In 1985, a group of executives and engineers at Nissan started a secret think tank – the Horizon Task Force. They realized that while Nissan was a successful and respected brand, they had no vehicles that could be considered to be luxury automobiles. They had a goal – to develop a new luxury car brand that could compete with and beat the best European and American luxury brands.
Two years later, in 1987, they had an identity. The name would be Infiniti, and the logo would represent a road disappearing into infinity, and Mt. Fuji, a sacred landmark in Japan. Just two years later, on Nov 8, 1989, Infiniti started to sell cars in North America. At around the same time, Toyota and Honda both introduced their own luxury car brands – Lexus and Acura.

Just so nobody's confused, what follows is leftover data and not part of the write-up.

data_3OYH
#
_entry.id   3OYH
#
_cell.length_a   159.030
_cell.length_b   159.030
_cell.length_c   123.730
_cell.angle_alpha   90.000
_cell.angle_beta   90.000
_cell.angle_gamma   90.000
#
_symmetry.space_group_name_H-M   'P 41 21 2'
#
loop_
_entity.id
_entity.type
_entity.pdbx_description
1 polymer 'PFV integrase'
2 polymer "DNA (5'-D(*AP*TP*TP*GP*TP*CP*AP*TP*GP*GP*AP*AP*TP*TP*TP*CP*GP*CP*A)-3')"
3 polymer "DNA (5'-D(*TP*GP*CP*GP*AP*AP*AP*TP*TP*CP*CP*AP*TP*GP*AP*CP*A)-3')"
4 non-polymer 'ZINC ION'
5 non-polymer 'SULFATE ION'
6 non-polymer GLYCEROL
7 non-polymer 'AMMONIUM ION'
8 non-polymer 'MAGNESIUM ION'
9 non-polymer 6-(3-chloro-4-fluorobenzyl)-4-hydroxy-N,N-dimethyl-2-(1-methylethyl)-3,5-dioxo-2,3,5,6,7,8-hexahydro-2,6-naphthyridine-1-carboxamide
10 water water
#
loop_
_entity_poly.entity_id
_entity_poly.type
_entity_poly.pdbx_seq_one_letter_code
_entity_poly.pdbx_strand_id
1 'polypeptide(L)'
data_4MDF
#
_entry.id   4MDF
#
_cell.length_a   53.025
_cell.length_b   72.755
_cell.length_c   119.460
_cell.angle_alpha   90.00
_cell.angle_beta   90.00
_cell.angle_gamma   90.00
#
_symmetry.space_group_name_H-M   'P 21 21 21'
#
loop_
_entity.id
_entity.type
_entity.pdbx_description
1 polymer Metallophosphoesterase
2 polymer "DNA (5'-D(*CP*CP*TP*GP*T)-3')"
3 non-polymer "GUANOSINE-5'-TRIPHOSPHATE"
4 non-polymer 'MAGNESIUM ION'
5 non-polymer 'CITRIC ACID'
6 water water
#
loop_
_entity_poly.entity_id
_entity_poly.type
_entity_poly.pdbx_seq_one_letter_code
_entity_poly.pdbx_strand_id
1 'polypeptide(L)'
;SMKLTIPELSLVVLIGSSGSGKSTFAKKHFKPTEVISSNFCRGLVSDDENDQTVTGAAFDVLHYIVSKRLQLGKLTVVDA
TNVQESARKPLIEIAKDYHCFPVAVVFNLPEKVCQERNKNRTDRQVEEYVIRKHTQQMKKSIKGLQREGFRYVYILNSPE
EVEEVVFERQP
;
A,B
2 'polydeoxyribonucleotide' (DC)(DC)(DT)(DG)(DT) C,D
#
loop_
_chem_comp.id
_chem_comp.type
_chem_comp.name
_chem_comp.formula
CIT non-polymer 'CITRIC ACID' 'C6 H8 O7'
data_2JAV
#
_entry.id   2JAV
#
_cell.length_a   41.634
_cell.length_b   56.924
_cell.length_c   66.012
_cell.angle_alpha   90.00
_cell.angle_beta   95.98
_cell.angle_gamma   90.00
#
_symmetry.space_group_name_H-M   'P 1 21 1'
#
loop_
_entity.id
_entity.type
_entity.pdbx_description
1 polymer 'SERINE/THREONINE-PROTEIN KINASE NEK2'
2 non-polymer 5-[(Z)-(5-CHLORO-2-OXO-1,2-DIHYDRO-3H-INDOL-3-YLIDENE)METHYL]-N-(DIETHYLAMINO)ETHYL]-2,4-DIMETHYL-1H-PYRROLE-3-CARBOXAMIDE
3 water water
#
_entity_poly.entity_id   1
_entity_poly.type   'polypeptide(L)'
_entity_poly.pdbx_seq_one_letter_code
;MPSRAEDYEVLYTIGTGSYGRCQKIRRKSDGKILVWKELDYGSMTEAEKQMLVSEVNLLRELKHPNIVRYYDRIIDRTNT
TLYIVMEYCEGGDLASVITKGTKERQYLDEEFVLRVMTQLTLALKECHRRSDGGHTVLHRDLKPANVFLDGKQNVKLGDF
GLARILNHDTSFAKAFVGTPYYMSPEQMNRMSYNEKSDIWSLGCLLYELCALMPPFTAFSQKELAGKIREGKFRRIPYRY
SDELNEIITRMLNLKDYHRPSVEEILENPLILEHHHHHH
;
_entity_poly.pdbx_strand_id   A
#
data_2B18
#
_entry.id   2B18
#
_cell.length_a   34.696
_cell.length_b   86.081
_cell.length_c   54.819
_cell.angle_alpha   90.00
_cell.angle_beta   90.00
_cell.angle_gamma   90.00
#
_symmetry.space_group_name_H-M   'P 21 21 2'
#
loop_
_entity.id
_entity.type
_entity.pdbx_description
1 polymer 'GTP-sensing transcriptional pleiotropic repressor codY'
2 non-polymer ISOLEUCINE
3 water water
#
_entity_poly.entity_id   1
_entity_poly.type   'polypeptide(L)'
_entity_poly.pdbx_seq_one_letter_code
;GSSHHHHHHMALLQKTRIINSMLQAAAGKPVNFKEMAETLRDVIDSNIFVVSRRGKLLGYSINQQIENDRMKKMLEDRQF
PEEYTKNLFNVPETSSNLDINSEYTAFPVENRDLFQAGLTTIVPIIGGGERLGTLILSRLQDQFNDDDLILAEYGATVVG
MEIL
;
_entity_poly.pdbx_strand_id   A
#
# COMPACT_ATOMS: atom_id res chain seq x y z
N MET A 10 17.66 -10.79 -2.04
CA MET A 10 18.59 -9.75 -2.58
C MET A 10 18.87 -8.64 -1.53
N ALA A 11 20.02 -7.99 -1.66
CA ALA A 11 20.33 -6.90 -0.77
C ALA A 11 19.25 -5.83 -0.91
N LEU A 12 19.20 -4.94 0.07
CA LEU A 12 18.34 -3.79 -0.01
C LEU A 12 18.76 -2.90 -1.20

Everything was different about Infiniti, including their commercials. When they first started to air, they didn’t even show any vehicles – just majestic scenery from nature – a flock of geese and a sunlight dappled lake. While they didn’t reveal much about the new vehicles, they certainly caught the attention of the public – but not necessarily in a positive way.
The Q45 was the first vehicle introduced by Infiniti. It was designed by famed designer Shunji Yamanaka. With its four wheel steering and active suspension, the Q45 was radically different than anything Nissan had built before. It was designed to compete against BMW’s 7 Series, the Mercedes Benz S-Class, the Jaguar XJ, and the Cadillac Fleetwood. The Q45 was not merely a rebadged Nissan built for the Japanese market – it was completely designed and engineered from the ground up. One of the striking features of the Q45 was the lack of a grill, something that was found on pretty much every other car up to that point. With advancements in cooling technology, a massive air intake was no longer required.